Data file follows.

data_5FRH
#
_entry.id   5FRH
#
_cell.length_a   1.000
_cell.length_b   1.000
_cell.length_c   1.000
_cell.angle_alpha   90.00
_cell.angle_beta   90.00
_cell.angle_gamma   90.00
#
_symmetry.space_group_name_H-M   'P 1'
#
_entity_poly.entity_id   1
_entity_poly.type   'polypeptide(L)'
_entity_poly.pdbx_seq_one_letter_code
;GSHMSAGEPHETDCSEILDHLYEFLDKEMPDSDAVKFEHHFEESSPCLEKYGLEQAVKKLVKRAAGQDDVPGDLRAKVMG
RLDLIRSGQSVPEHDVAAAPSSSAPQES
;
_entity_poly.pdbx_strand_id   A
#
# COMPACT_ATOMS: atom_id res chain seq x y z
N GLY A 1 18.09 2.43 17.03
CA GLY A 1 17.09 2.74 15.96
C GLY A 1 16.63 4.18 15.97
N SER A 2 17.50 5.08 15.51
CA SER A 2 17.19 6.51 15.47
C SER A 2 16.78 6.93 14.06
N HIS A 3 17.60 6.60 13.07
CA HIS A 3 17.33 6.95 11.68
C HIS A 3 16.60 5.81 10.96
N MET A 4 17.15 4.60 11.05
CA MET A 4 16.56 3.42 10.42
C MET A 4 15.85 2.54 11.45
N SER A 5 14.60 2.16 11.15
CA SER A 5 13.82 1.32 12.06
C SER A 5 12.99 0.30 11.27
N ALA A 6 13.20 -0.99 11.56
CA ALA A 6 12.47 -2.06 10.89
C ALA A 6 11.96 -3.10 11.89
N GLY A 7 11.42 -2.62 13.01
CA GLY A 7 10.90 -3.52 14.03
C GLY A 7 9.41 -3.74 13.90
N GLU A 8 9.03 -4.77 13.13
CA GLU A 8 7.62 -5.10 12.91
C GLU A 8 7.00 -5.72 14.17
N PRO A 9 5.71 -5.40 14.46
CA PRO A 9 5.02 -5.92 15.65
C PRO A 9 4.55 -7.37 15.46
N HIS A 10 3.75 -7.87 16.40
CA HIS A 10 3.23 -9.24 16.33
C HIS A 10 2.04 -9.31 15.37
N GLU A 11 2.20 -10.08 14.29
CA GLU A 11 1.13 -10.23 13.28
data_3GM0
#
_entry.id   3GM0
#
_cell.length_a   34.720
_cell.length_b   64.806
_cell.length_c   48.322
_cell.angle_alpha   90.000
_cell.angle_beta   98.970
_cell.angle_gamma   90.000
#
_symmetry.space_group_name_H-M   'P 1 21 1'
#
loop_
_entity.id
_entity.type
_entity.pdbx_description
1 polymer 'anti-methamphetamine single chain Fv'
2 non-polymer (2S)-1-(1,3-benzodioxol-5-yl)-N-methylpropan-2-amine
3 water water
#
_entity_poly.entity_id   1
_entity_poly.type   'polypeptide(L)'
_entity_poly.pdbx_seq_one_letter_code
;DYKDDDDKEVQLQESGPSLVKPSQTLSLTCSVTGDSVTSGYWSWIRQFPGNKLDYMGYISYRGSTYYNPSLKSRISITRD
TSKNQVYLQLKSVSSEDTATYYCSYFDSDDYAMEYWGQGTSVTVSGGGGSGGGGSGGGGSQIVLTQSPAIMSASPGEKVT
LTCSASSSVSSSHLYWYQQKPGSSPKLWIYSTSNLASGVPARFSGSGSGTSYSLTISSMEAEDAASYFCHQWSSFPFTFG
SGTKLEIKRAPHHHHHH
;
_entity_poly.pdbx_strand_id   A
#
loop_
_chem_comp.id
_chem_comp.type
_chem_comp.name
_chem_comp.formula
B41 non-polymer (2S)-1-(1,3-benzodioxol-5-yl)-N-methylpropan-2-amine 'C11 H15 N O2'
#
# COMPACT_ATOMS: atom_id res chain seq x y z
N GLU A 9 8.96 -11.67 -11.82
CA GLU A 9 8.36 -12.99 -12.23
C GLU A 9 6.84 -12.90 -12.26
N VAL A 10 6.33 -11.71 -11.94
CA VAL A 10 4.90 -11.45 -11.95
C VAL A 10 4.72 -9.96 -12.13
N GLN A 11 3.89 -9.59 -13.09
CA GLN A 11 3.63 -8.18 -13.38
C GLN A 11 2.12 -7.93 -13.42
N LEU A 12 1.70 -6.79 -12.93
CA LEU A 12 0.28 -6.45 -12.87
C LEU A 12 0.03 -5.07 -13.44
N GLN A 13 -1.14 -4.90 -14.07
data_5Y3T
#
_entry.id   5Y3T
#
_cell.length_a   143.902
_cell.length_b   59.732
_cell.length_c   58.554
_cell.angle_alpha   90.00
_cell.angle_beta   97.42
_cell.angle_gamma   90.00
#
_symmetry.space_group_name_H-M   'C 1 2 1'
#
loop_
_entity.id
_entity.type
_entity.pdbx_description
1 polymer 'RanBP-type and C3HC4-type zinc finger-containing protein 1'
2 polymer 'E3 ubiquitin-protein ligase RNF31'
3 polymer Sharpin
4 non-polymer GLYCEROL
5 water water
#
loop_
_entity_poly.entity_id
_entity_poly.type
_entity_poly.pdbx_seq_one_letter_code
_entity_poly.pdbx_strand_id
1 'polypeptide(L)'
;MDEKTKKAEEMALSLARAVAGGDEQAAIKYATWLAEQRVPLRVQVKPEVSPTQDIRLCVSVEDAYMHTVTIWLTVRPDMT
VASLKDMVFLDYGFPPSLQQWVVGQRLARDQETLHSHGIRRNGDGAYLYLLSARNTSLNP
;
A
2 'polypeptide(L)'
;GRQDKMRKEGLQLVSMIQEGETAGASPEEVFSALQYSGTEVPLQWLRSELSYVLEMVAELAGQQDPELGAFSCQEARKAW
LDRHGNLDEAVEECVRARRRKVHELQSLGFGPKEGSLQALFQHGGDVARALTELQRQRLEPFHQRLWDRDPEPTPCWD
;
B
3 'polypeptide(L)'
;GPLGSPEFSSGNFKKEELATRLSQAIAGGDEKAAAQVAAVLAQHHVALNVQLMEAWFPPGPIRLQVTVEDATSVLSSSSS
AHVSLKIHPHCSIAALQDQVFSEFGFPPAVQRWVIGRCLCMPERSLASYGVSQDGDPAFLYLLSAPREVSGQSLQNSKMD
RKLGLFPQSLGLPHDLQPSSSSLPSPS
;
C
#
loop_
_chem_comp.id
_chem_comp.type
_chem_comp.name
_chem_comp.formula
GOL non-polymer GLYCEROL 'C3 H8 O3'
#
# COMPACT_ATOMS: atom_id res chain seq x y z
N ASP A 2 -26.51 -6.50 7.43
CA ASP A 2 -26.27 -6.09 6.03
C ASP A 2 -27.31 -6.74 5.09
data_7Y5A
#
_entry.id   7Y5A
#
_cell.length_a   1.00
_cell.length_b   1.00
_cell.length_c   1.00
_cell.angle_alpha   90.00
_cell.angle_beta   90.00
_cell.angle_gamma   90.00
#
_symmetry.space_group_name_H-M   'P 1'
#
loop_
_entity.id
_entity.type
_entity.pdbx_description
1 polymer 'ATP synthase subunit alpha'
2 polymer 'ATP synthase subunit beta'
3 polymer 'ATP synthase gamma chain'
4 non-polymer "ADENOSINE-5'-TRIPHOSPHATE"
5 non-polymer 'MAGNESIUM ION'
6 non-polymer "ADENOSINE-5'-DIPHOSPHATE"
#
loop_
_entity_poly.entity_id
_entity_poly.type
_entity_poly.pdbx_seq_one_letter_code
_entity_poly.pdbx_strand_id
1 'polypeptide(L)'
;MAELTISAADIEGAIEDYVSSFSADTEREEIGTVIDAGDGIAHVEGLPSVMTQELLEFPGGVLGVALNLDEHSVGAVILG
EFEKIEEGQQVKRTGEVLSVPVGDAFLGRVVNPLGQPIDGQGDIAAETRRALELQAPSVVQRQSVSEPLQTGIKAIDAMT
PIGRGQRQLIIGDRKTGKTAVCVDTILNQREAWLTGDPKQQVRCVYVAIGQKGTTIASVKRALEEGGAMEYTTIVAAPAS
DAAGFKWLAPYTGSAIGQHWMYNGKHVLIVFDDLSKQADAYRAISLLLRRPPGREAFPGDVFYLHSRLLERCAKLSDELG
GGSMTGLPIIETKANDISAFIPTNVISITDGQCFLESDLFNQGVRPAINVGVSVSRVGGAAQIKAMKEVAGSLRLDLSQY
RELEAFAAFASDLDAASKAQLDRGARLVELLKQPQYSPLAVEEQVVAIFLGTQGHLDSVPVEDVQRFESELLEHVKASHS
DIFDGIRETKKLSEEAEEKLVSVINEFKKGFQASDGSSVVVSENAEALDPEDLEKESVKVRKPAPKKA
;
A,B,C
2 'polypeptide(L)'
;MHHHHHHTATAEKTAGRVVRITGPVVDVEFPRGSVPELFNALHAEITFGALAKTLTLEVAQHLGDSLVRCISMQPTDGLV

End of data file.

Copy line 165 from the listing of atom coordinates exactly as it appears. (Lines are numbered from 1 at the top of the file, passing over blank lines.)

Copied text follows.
_entry.id   7Y5A